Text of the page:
Rainfall reminds of need for drainage
By ANNE LINDBERG
Published February 8, 2006
SEMINOLE - For the most part, this city survived last Friday's torrential rain with only flooding.
But the rain served as a reminder of the importance of developing a second master drainage plan for Seminole, a project that has been on the drawing board since 2003 and is scheduled to get under way later this year.
The first step, said Mitch Bobowski, general services director, is to create a master plan for the whole city. Seminole has set aside $150,000 for that study and has applied to the Southwest Florida Water Management District for a grant to cover the remaining $150,000.
The timing of the study depends entirely on the district, commonly known as Swiftmud, Bobowski said. But once it's done, the result will be an analysis of drainage in the entire city, including the retention ponds and other drainage systems, and a priority list for the most needed fixes.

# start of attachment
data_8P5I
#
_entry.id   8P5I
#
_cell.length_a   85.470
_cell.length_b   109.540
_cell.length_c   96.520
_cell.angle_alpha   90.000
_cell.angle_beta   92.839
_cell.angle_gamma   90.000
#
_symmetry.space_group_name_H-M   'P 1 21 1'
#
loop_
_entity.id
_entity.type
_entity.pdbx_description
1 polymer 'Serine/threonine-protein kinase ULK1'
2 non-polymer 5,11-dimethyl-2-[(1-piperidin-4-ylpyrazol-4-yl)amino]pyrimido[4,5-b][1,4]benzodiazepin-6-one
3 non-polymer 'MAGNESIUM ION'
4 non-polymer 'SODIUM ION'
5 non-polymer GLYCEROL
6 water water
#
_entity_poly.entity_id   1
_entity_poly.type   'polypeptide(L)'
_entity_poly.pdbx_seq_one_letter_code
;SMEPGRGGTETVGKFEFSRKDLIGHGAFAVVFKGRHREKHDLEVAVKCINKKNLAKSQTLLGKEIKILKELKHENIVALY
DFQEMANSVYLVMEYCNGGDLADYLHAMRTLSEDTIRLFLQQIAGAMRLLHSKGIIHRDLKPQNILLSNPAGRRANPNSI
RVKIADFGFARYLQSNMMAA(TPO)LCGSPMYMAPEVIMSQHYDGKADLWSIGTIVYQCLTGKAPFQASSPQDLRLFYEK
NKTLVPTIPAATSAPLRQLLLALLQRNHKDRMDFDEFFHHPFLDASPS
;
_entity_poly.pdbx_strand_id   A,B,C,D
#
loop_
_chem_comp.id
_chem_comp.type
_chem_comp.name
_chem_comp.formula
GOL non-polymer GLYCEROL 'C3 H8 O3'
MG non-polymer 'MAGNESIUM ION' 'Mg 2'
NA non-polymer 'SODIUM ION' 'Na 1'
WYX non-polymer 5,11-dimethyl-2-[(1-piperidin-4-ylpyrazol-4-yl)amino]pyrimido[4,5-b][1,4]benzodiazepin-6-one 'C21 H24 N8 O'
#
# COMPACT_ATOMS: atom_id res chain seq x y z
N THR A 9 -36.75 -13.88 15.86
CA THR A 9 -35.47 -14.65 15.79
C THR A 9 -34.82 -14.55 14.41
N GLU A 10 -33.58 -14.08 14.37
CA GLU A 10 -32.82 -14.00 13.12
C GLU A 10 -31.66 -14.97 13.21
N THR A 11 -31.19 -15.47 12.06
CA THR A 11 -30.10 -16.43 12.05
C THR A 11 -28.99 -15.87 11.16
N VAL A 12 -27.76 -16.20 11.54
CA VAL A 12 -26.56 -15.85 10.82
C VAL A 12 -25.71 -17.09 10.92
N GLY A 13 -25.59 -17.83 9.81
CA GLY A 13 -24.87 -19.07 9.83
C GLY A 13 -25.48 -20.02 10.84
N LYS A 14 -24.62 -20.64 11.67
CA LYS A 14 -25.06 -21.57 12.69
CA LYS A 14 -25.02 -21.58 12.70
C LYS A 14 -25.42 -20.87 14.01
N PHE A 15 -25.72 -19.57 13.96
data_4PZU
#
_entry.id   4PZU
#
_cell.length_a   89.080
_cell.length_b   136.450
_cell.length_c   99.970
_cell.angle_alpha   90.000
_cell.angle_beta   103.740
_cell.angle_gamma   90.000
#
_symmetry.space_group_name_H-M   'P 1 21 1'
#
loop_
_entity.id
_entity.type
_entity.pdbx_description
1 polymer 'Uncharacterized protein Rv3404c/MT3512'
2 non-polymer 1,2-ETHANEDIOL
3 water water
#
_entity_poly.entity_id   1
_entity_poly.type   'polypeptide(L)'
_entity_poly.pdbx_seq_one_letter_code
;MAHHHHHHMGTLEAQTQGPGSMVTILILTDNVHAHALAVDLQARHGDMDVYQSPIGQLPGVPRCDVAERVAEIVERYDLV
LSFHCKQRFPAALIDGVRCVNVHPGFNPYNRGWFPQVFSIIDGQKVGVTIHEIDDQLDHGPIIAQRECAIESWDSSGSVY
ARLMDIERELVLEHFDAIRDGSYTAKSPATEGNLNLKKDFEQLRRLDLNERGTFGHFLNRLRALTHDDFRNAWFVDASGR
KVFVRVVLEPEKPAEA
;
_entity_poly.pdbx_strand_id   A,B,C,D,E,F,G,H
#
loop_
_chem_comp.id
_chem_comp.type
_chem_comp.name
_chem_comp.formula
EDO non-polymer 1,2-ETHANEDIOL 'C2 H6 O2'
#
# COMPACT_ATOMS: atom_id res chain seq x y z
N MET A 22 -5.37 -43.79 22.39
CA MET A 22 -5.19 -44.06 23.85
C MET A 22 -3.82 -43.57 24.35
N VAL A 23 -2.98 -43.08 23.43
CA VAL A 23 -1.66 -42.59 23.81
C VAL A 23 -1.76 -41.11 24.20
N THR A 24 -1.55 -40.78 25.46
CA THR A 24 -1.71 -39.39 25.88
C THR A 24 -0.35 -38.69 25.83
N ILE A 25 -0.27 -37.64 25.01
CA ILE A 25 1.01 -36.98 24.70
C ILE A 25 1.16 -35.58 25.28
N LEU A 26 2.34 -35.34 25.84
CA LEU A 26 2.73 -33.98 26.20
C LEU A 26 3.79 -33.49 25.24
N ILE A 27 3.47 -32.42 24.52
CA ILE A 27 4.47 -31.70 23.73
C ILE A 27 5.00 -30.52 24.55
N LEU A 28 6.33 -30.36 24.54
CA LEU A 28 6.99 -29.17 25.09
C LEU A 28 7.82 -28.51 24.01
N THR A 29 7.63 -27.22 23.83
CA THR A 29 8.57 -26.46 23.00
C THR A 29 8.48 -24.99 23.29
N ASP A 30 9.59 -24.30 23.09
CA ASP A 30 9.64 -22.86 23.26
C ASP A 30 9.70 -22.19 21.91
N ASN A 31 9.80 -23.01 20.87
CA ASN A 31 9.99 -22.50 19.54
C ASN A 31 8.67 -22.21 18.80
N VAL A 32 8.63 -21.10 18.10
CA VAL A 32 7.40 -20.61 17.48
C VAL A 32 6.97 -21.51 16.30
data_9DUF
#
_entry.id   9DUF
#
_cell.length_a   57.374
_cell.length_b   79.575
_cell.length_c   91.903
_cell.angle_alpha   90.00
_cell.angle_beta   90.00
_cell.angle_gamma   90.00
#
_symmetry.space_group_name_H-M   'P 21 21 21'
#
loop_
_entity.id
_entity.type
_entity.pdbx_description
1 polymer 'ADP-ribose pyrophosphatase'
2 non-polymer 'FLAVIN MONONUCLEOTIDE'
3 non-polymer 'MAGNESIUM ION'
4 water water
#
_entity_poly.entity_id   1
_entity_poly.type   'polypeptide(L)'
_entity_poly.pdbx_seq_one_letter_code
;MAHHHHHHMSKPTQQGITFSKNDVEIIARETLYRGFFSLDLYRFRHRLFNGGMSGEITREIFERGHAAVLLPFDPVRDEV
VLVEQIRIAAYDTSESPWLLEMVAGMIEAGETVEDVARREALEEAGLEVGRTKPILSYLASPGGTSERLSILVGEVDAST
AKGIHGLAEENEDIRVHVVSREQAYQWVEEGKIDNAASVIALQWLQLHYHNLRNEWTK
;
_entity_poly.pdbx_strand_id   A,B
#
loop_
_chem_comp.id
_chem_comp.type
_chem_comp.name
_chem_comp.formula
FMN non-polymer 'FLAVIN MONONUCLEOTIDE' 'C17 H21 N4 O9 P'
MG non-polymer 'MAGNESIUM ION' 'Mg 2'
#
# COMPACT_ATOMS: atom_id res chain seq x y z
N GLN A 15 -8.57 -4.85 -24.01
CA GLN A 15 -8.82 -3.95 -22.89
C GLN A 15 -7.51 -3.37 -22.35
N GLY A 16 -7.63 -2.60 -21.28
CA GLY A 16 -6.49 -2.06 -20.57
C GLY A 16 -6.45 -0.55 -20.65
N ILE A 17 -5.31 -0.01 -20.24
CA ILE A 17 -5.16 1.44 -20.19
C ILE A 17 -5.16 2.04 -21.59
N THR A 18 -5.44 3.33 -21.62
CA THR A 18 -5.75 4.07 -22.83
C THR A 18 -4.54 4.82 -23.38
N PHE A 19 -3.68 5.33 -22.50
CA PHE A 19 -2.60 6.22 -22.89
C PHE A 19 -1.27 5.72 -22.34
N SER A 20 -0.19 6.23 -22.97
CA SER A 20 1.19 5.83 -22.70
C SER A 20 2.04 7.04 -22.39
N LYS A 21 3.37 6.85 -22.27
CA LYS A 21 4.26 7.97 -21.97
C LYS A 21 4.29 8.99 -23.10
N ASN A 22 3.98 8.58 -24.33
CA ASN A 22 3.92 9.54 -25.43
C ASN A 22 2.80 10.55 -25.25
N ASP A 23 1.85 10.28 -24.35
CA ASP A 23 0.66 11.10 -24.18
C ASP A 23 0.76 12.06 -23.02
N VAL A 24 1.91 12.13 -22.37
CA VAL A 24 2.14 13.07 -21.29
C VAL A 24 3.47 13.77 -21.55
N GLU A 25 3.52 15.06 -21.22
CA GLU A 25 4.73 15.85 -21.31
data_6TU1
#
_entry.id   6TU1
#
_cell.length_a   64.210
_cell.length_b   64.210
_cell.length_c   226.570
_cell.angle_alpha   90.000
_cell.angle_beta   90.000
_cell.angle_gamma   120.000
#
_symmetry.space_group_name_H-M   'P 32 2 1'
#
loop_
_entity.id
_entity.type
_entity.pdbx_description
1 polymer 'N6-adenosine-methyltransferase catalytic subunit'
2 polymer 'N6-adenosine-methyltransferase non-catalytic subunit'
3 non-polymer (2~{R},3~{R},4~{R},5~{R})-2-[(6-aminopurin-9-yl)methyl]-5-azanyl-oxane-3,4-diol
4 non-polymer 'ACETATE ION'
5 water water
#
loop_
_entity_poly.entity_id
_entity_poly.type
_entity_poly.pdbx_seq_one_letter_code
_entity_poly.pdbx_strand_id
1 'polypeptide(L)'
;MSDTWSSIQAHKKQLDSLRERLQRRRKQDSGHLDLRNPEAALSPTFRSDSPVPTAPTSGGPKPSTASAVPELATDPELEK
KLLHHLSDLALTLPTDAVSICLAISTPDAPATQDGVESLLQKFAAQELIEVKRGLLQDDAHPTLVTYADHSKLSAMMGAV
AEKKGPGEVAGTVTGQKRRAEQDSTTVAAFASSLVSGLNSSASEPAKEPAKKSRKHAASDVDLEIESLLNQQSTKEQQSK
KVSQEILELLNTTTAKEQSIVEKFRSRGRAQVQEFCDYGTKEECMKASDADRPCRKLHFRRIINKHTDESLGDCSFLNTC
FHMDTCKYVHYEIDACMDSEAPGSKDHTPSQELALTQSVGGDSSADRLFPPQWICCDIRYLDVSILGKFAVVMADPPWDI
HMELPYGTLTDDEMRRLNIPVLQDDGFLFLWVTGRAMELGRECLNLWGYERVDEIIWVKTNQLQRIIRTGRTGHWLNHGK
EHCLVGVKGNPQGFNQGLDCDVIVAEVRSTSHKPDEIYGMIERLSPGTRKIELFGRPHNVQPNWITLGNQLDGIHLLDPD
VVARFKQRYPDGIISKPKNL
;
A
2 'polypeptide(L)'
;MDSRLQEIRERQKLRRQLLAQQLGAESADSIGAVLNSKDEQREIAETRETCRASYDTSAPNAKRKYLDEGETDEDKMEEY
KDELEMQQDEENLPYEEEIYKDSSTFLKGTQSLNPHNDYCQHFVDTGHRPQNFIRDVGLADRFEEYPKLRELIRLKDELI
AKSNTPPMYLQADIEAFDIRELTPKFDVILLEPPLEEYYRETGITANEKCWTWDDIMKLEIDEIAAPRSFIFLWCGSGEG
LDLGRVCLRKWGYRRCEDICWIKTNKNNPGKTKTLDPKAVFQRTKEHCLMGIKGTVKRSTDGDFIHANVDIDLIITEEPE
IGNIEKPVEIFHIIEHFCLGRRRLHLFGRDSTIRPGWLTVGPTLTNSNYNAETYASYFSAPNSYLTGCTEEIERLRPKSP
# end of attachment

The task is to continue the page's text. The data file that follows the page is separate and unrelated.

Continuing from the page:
This will be the second master drainage plan for Seminole. Work on all projects listed in the first are finished, said Harry Kyne, Seminole director of administration.
Planning for the upcoming drainage improvements began in 2003 because of annexations. While Seminole was improving the areas in the old city, some of the annexed portions had drainage issues, Bobowski said.
Among those are Blossom Lake Drive, where a washout occurred last Friday around a catch basin on one end of the street. Also ripe for improvement is the area around Seminole Lake Country Club. Augusta Boulevard and Burning Tree Road flooded Friday.
The flooding, Bobowski said, was short-term. When the water in retention ponds began going down, water cleared from the streets.
"There are pockets of concern," Bobowski said. "But generally the systems are operating according to the way they are designed and built."
And, Bobowski said, Friday's downpour was "very unusual," with so much rain falling in such a short time.
Kyne said the city already has about $184,000 set aside for drainage improvements outside of any master plan. It's likely, he said, that at least some of that money will be used for the master plan once the priority list is determined.
Beyond that, city officials plan to set aside about $60,000 in each year's budget to make sure some drainage is improved each year until the entire master plan is complete.
[Last modified February 8, 2006, 01:15:22]
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